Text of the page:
Oct. 27 WEEKENDER: A Second Opinion – Why not to vote for Mitt Romney in 2012 U.S. Presidential election

Big U.S. banks and financial movers and shakers have a sense of entitlement and want more deregulation.

Last Sunday, American television journalist Bill Moyers (Bill Moyers’ Journal, PBS network) interviewed Chrystia Freeland and Matt Taibbi, two journalists who cover the financial sector in the U.S.

Moyers’ interviewees confirmed what most of us already knew, that the big U.S. banks and financial movers and shakers are completely out of control.  The problem is one of human nature.

Those who have become fabulously wealthy investing other people’s money have an unbounded sense of entitlement.

According to both Freeland and Taibbi, Wall Street magnates believe that one’s wealth is the measure of one’s value to society, and since they are billionaires, they are therefore the most valuable.

Not only that, but their accumulated wealth is proof that their views regarding economics and politics are the only correct views. If they weren’t right, they wouldn’t be fabulously wealthy, would they?

According to Freeland, author of the book Plutocrats, “They see themselves as heroes and drivers of the American economy.”

As a result, they believe they deserve to hold a special place in society, separate and apart from others, and by and large, they do.

Limousines and private jets move them from place to place. They are escorted from penthouse to office to conference room; others handle the mundane details of life – making reservations, shopping, looking after children and housekeeping.  They associate only with others who share their views and possess equal wealth and, according to Taibbi, generally feel disdain toward the rest of society.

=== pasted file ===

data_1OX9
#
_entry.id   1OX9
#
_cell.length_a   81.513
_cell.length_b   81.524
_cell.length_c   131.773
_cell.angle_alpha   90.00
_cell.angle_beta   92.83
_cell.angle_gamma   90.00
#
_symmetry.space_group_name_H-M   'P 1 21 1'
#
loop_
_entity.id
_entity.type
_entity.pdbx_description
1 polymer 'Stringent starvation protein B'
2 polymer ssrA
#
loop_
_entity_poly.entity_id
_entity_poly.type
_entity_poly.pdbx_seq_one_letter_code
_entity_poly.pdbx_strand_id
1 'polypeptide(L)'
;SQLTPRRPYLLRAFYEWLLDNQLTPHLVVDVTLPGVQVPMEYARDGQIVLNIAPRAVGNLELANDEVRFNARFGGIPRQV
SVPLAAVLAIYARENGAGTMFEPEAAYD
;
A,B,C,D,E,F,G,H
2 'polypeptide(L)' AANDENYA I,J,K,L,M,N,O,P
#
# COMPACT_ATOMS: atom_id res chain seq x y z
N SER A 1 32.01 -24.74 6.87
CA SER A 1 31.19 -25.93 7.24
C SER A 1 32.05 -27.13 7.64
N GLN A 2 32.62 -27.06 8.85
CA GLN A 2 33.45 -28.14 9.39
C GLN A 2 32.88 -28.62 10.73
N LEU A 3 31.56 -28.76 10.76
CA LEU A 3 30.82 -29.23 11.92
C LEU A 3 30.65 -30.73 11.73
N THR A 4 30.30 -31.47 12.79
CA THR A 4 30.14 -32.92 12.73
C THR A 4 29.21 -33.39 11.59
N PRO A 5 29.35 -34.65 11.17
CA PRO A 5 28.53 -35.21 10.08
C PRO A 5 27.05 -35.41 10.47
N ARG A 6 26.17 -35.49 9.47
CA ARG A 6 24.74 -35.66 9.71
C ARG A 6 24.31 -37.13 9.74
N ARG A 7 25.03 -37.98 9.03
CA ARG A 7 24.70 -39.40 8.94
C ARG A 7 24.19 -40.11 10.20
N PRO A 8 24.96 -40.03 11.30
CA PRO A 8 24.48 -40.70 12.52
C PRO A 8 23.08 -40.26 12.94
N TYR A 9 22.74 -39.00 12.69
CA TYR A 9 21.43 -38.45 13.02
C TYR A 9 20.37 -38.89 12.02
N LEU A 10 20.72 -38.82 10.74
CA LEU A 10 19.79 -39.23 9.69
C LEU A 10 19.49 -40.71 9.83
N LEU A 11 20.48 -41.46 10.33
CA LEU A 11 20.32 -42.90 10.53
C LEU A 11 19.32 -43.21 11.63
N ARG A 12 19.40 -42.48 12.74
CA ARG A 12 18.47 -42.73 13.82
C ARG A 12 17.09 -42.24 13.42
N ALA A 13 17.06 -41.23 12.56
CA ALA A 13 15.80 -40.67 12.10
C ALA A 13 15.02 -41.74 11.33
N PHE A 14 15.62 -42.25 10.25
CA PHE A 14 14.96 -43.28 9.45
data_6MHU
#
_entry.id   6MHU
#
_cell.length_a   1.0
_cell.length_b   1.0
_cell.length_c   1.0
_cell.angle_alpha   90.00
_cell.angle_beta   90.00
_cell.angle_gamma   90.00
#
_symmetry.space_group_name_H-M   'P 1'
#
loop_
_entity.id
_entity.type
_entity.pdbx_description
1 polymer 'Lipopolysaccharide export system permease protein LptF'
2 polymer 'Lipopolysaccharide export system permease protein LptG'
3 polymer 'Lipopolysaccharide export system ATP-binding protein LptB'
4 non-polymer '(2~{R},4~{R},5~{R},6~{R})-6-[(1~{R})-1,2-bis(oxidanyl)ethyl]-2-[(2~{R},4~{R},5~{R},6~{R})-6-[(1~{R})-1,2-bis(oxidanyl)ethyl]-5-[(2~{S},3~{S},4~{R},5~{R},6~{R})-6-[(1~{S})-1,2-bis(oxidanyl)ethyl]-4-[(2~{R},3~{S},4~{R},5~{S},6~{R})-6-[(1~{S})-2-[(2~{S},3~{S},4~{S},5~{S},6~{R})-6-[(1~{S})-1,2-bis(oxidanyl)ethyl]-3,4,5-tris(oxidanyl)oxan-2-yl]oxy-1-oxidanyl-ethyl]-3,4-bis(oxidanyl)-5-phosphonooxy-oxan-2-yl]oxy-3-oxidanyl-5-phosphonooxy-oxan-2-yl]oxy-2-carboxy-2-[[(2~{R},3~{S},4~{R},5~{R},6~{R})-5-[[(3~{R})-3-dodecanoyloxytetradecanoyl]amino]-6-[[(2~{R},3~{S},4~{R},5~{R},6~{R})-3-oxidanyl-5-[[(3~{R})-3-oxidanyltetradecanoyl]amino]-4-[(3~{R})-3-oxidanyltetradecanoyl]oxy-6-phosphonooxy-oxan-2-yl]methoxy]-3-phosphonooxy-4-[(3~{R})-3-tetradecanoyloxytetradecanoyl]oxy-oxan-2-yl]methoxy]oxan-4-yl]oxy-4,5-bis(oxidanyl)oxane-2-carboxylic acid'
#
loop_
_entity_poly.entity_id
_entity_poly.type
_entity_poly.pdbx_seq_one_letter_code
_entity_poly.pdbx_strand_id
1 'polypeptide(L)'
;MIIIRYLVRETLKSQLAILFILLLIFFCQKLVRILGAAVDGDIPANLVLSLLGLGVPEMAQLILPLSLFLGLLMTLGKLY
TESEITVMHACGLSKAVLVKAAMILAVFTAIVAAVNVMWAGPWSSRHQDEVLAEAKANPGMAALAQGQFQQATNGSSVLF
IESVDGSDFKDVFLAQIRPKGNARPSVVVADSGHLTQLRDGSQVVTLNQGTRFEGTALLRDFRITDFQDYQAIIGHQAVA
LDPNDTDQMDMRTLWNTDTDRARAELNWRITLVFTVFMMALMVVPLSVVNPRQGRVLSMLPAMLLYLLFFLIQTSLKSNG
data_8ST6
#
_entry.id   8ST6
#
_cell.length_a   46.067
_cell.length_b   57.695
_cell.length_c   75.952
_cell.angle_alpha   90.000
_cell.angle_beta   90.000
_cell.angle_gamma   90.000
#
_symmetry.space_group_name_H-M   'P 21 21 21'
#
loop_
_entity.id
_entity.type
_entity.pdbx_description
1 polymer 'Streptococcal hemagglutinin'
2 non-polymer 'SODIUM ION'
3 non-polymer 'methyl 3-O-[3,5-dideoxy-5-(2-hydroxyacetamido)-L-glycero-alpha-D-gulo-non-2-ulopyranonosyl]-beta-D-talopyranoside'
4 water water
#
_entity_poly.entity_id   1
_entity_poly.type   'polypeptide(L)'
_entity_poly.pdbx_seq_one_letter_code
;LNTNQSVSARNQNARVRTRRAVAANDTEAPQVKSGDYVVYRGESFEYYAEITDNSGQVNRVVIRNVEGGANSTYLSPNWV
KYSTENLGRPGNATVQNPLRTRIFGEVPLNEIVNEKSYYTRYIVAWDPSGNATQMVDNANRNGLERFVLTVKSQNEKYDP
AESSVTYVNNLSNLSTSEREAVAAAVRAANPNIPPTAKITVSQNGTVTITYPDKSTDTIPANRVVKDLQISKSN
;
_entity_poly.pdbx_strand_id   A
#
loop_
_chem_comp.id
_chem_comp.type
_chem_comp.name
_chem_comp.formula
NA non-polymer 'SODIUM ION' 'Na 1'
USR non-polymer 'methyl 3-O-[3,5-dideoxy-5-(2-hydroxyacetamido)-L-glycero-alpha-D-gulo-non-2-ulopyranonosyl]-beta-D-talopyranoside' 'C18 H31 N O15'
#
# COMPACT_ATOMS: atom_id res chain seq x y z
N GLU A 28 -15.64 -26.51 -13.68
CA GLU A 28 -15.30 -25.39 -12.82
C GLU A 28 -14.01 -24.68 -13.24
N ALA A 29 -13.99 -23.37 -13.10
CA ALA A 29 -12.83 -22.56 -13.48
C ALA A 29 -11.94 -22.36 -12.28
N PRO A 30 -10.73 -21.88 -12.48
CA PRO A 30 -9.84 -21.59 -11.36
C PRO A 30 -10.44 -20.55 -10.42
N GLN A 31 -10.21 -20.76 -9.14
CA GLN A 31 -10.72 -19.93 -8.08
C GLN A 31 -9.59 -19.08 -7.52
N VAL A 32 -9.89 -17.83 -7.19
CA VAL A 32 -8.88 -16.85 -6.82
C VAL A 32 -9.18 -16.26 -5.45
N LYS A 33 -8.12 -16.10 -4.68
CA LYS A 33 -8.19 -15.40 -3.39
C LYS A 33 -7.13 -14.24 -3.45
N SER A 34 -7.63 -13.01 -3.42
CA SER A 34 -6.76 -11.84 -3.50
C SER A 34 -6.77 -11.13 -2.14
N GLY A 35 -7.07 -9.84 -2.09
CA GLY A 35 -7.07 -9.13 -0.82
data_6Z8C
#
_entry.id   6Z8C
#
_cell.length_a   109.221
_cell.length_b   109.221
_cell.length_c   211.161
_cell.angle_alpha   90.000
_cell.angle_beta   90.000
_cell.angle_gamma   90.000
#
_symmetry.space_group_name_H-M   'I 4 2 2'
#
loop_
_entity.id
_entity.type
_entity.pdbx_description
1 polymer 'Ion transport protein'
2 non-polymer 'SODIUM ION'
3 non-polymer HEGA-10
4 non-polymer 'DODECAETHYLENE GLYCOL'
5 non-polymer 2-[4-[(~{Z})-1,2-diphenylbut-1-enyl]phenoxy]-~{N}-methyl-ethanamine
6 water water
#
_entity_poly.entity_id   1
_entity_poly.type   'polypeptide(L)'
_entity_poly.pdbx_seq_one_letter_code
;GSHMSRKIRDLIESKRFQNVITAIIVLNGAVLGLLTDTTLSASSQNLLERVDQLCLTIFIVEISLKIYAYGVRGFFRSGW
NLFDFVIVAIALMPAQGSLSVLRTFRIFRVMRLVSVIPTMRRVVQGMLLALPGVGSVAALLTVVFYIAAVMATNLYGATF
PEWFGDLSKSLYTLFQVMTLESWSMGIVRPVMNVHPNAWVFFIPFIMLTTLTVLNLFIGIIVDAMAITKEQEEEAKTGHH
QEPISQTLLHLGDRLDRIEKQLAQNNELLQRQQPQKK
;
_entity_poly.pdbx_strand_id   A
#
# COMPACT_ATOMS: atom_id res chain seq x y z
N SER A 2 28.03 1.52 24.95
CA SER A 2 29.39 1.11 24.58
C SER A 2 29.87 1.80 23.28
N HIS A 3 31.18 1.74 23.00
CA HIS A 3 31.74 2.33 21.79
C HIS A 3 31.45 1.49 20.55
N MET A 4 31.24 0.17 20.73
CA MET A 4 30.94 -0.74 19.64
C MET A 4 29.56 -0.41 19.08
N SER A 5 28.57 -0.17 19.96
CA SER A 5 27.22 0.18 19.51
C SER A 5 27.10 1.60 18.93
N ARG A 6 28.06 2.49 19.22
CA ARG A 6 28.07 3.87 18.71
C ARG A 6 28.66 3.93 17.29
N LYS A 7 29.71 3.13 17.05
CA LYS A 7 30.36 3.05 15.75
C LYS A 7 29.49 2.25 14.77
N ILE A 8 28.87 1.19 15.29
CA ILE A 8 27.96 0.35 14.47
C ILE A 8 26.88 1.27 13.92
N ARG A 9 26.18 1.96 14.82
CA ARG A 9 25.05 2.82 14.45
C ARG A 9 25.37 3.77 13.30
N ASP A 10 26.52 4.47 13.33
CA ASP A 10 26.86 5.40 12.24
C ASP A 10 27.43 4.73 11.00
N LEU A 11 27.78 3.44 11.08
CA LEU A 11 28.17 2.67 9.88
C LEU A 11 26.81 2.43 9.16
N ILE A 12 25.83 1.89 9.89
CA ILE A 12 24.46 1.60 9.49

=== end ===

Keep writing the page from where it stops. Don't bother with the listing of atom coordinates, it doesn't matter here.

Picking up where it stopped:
Even their clients, those whose money has made them rich, are often referred to as “Muppets,” creatures to be manipulated and controlled.

Indeed, according to Freeland and Taibbi, the investment firms often move the money of their clients in ways that allow the firms to make money for themselves, not for the good of the clients.  Their attitudes have altered the fabric of American society, disrupting the social contract that formerly valued the mutual improvement in the well-being of all members of society, reducing it to an “us versus them” mentality.

Despite the economic collapse of 2008, caused by the reckless abuses of the major American financial institutions, the big investment houses are already screaming for more deregulation,

Freeland said. “How dare they have the gall to say that too much regulation will ruin the economy,” she added.

However, they do have the gall, and their money has bought the support of the majority of politicians in the U.S. who have to have huge amounts of cash to run their expensive election campaigns.

Those who propose any form of regulation are branded socialists and anti-free enterprise. If Romney is elected, they will have the standard bearer they need to continue the push for more deregulation and unbridled manipulation of financial markets.

The sad irony is that those who are held in disdain will be Romney’s electors.

– Jim Holtz is WEEKENDER columnist and former reporter of the Grand Forks Gazette